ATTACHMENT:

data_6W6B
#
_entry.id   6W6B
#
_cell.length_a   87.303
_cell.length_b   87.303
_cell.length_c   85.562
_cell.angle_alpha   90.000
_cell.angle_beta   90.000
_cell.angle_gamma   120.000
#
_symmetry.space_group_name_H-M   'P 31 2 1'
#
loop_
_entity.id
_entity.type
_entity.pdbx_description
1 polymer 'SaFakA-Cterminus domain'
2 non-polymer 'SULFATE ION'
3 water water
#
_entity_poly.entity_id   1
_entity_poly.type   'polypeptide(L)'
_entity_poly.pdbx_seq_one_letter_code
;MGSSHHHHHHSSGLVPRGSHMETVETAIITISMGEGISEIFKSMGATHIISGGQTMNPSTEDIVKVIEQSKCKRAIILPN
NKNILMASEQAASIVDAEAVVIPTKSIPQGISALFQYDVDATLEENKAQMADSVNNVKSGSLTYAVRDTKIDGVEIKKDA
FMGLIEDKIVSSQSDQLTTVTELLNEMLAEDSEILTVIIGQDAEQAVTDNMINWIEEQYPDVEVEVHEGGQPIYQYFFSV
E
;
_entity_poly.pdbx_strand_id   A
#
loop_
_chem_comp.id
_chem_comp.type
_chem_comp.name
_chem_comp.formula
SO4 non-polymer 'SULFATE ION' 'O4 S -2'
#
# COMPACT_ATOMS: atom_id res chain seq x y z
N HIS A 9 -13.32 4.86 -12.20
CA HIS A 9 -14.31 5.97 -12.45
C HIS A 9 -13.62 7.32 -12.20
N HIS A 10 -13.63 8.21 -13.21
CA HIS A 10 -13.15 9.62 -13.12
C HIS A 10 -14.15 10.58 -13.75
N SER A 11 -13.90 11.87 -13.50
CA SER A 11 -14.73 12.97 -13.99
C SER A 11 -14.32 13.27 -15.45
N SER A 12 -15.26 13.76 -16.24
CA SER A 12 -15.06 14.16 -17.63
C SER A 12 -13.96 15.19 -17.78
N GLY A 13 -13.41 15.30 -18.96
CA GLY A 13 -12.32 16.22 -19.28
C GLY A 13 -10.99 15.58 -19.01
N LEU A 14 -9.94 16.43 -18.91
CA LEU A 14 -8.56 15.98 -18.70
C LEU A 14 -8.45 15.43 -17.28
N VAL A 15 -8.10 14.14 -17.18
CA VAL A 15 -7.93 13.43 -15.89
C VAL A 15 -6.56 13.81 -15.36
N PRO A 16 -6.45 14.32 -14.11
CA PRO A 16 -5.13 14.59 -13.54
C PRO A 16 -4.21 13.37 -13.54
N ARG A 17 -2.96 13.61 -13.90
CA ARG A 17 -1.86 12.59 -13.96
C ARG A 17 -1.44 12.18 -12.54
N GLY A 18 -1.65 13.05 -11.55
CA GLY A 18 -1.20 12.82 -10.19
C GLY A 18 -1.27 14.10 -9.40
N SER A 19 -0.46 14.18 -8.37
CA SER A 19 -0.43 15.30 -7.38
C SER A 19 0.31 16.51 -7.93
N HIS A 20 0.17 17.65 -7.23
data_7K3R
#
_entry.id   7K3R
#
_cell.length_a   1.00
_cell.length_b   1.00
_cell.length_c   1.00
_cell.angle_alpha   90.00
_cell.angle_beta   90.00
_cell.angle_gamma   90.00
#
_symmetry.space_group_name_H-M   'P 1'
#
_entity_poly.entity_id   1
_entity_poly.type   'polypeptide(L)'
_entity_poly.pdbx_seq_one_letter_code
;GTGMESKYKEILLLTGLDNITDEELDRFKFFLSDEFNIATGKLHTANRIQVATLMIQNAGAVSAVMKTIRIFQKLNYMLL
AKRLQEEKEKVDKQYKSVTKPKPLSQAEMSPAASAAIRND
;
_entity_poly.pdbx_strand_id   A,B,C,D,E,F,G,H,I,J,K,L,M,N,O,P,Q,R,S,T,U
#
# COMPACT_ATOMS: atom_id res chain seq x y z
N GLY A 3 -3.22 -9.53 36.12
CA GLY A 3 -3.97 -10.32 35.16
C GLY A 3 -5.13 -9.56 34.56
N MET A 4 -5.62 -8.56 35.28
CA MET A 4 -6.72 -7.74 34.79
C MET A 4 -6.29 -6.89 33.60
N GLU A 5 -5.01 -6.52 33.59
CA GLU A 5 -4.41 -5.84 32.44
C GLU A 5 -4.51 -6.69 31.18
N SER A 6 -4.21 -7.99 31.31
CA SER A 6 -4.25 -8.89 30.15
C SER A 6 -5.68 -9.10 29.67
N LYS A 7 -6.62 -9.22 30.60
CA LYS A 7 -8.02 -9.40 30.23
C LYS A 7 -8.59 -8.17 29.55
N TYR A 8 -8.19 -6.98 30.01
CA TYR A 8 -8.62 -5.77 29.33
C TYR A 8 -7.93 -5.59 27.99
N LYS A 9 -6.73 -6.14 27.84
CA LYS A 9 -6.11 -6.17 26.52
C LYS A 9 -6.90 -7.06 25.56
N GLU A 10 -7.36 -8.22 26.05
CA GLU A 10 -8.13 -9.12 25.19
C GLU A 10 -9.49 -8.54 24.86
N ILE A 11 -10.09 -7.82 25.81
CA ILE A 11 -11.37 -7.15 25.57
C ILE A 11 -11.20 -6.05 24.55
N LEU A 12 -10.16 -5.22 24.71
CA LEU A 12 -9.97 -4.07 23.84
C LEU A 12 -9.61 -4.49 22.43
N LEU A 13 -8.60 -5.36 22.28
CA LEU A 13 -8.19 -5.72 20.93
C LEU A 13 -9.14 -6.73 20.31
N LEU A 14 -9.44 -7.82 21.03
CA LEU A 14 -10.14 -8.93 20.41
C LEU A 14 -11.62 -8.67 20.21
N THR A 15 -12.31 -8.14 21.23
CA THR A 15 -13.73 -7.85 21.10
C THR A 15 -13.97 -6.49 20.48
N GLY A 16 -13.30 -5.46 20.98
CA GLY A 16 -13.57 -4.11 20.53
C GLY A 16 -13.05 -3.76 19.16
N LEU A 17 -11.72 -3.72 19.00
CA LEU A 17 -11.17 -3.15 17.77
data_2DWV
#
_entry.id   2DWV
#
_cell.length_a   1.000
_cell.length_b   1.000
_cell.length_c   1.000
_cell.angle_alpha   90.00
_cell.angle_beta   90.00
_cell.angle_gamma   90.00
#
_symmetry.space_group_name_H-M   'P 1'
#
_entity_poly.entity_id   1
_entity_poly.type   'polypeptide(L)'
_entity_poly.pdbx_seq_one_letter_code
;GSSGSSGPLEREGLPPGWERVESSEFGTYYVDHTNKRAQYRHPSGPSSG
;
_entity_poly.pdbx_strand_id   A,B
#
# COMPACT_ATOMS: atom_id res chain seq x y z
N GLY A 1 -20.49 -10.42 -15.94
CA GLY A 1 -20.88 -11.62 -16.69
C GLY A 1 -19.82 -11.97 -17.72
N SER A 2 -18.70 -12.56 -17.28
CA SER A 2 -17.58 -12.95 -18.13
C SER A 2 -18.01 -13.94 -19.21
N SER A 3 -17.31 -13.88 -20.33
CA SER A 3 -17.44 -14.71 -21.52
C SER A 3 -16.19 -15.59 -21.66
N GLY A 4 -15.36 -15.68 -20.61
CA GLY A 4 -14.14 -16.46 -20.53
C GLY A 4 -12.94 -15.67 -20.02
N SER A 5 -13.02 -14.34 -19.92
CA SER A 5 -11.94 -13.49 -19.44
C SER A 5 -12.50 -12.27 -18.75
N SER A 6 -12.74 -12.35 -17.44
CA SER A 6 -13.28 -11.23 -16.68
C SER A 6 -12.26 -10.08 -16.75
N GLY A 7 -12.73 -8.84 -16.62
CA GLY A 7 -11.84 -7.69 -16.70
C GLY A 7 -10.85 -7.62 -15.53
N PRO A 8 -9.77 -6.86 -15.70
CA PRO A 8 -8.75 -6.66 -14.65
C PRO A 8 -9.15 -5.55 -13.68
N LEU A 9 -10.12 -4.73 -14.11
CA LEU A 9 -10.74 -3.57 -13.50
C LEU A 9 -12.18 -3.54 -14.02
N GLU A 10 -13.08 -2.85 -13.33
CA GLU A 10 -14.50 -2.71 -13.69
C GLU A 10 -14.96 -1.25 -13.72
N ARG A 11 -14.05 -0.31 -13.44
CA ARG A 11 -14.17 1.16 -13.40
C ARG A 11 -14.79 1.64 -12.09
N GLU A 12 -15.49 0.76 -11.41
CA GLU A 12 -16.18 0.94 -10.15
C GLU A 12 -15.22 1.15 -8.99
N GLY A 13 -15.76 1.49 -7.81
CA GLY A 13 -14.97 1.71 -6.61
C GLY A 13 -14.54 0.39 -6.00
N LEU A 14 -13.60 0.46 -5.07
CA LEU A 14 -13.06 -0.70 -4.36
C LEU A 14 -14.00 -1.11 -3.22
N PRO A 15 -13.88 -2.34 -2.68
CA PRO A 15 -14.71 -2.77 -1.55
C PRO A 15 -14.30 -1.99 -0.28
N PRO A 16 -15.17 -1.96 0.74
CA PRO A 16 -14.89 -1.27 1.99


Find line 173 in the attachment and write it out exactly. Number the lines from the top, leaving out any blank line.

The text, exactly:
N SER A 5 -13.02 -14.34 -19.92